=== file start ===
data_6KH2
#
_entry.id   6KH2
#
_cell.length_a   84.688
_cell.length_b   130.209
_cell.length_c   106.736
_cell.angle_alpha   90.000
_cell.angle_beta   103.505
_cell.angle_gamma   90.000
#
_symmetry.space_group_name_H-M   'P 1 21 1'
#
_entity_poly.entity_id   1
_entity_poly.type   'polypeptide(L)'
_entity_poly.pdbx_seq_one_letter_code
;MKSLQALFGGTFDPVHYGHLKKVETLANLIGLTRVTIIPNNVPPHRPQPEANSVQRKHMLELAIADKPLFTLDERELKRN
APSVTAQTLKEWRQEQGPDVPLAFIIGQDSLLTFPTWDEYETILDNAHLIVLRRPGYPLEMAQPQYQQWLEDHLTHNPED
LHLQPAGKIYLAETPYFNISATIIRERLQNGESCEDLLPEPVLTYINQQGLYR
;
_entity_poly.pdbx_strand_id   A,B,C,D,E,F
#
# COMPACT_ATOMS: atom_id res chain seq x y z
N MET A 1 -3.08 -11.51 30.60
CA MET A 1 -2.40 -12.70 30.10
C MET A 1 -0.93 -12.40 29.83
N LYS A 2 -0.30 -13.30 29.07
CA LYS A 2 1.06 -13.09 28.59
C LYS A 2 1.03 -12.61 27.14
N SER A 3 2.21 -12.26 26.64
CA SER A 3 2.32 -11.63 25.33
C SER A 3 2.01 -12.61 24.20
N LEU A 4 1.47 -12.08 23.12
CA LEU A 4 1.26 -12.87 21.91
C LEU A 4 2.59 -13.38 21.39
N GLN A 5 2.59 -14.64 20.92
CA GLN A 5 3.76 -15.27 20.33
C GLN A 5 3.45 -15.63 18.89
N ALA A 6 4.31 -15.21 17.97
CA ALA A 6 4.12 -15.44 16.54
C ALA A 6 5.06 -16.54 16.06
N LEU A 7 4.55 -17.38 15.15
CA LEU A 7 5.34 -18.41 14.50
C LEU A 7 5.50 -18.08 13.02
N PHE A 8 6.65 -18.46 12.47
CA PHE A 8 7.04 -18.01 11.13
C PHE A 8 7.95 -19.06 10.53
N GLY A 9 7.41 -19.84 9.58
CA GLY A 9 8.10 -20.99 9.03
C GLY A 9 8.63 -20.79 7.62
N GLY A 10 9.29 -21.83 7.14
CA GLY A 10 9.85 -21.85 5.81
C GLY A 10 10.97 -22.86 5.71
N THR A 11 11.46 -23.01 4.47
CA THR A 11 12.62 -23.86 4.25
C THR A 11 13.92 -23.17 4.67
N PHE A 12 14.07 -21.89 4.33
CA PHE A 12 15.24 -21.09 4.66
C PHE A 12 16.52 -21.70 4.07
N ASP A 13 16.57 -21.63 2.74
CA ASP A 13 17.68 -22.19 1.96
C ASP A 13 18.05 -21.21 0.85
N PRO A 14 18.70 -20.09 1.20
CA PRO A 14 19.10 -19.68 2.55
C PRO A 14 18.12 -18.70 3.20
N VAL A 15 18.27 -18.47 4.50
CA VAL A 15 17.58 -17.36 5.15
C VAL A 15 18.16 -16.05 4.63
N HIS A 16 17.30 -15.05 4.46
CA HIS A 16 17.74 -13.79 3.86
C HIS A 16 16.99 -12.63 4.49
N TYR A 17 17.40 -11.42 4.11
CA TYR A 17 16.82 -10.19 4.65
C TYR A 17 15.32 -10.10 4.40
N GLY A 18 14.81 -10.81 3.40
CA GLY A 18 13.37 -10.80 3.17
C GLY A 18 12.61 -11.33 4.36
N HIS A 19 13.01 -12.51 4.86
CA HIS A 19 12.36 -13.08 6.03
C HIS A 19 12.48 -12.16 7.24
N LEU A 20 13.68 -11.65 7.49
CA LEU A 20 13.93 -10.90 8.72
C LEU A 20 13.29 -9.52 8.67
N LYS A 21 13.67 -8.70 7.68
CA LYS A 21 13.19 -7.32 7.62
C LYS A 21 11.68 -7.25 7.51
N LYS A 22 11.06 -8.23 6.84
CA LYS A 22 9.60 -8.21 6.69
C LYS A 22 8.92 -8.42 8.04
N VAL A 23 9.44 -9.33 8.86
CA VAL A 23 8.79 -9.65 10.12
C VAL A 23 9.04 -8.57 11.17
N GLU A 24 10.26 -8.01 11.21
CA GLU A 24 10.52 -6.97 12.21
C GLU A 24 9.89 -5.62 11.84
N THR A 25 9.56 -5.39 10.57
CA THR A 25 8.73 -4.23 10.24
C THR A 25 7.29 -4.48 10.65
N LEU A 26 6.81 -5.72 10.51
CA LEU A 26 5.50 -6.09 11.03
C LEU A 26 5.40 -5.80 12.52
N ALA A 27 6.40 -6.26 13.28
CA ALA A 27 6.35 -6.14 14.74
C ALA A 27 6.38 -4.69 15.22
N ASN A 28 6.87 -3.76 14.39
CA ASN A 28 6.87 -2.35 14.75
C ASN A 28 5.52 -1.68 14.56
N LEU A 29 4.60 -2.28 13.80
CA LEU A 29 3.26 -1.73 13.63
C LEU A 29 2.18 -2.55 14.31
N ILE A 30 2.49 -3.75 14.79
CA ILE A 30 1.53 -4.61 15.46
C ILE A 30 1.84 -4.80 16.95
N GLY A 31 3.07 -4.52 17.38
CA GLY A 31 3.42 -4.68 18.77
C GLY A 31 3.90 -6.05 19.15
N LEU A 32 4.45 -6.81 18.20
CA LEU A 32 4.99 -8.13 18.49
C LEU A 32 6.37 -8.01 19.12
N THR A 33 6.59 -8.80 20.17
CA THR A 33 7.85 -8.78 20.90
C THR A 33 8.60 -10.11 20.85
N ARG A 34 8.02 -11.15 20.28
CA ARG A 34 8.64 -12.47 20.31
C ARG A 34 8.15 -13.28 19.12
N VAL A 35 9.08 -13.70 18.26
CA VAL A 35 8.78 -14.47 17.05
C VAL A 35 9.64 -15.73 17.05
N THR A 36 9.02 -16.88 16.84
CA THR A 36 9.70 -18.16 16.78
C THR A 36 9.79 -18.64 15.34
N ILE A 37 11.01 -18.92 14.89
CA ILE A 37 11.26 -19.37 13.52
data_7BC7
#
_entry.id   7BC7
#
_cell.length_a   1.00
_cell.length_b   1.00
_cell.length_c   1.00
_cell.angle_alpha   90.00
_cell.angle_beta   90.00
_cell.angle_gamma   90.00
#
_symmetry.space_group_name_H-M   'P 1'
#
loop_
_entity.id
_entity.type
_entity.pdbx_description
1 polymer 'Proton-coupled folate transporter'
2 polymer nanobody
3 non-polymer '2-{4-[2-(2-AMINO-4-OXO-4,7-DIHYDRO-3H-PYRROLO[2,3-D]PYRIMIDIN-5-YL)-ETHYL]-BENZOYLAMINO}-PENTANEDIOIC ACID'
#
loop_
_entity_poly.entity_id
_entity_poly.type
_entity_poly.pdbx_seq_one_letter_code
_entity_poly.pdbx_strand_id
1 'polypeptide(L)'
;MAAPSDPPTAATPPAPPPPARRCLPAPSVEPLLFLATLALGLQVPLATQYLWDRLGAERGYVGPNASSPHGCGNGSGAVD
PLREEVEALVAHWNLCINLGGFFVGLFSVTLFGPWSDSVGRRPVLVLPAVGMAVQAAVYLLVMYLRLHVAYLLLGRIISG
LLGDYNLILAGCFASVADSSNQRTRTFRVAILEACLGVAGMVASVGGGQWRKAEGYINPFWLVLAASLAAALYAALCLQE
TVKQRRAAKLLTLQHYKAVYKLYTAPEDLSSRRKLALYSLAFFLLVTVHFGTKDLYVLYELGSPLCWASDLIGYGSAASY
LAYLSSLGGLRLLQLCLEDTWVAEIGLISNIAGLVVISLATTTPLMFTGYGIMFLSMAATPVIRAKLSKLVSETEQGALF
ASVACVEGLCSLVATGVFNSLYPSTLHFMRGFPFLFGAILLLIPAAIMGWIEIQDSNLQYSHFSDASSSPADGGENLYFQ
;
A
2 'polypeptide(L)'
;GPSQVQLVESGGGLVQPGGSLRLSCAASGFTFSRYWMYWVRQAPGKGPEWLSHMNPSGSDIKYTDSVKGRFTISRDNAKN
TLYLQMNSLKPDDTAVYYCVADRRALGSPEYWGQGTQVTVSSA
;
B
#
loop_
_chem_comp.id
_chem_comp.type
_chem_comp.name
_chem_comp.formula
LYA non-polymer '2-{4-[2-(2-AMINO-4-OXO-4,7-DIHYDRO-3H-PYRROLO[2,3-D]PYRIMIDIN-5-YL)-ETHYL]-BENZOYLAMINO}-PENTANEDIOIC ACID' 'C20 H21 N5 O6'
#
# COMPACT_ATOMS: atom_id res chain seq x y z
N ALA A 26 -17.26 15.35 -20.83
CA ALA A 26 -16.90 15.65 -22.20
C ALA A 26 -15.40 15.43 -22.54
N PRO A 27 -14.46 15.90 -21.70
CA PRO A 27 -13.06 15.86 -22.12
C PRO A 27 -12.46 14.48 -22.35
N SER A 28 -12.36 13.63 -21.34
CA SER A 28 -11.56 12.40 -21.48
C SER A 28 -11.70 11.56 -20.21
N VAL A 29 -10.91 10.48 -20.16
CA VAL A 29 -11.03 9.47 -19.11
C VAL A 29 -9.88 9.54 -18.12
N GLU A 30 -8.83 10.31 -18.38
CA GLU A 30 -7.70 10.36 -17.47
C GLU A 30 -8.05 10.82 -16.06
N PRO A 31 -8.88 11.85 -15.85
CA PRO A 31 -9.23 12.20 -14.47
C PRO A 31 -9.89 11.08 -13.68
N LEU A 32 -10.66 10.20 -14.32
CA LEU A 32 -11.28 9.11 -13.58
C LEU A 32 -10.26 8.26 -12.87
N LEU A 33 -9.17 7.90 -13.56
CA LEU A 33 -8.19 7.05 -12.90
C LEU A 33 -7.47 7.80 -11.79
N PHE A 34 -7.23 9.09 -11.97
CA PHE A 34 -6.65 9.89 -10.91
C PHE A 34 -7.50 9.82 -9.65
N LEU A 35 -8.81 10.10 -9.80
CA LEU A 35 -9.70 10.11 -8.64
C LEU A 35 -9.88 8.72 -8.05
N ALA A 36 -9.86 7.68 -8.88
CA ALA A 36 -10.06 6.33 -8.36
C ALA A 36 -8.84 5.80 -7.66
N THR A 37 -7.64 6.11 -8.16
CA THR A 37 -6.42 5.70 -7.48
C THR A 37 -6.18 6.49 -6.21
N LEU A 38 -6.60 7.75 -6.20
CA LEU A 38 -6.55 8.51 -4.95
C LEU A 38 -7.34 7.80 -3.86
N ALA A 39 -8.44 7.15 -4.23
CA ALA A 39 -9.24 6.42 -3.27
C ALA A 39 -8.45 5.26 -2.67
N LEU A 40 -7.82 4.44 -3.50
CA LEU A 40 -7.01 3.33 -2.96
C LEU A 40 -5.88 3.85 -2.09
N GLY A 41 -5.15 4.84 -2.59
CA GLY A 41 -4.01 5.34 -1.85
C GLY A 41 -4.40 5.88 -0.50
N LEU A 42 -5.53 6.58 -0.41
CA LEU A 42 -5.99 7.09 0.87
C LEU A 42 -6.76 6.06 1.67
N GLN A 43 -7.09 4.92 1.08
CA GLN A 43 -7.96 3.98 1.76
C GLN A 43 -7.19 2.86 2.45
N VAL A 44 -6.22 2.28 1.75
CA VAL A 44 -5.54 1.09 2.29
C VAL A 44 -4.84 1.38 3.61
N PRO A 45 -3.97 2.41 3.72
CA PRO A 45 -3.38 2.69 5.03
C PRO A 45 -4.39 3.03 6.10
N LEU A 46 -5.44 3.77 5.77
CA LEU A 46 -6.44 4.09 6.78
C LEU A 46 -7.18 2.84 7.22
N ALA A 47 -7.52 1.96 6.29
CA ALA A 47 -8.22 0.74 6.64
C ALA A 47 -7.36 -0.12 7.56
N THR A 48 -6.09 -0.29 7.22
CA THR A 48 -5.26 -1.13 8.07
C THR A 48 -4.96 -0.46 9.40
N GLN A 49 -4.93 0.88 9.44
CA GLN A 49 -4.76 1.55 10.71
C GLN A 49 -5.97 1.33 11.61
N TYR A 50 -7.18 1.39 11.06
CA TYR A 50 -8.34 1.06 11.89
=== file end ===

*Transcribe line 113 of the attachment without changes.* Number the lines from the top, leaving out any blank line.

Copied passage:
C ILE A 30 1.84 -4.80 16.95